The herald of autumn is a chill in the air. The jacket gets pulled closer as a shiver runs through you. Tendrils of music and laughter, the promise of all kinds of warmth, reach up to the street and you find yourself at the top of a stair case flickering with candlelight, drawn down into Sotano.
You don’t know it yet but tonight the basement bar is going to become a hands-aloft rave, a trip hop haven, a softly sung acoustic dream. Even when you enter alone as a stranger you will leave feeling as if you’ve been there always.
For tonight is Ruby Tuesdays (with guest host Robert Loxley Hughes rather than your regular Chris Helme).
The poster says it is an open mic and this is true, but it isn’t the whole of it. What you don’t know until you’ve made your way down those stairs into the colour of the sound is that Ruby Tuesdays is magic.
It is the land at the top of the Faraway Tree – an ever-changing space shaped by the atmosphere conjured by who turns up to play, the way their vibes start to ripple back and forth. It can be an underground ‘60s soul club, or a warehouse party, or a psych-fuelled trip, a quietly nodding folk club. It can be one of them at a time or all of them at once.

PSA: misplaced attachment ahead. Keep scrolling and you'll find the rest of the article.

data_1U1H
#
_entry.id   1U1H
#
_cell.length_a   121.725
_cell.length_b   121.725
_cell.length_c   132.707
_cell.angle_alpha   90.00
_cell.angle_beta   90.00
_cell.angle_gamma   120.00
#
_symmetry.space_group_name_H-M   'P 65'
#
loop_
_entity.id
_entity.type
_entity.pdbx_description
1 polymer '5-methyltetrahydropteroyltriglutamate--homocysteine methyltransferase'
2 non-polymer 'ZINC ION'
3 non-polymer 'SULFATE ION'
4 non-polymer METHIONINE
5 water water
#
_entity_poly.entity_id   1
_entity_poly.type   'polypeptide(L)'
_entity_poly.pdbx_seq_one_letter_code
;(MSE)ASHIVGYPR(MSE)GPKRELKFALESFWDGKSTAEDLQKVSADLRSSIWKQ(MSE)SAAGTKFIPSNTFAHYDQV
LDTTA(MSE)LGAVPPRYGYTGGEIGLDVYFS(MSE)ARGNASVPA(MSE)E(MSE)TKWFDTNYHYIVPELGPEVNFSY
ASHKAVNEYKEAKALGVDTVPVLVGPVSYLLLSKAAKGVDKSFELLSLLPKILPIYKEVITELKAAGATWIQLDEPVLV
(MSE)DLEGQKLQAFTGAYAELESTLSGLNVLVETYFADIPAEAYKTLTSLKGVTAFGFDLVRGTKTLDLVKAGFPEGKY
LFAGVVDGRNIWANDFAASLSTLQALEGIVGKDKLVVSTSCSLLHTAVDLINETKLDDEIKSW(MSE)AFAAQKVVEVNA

Tonight peppercorns are floating in the glass in front of me, little black spheres slowly spinning through a universe of pink gin and crushed ice. Candlelight flickers as I catch glimpses of the stage between the shifting silhouettes of the crowd. I’m watching as a didgeridoo is set up, a drummer shuffling in readiness beside it. If I’d known what was about to happen I would have braced myself, but the surprise is part of the magic down here.
A didgeridoo can sound like an echo through time, it can sound like heat and space, it can resonate with you on an almost primal level. Or, I learn in the most wonderful way, it can sound like the Beastie Boys playing a warehouse party.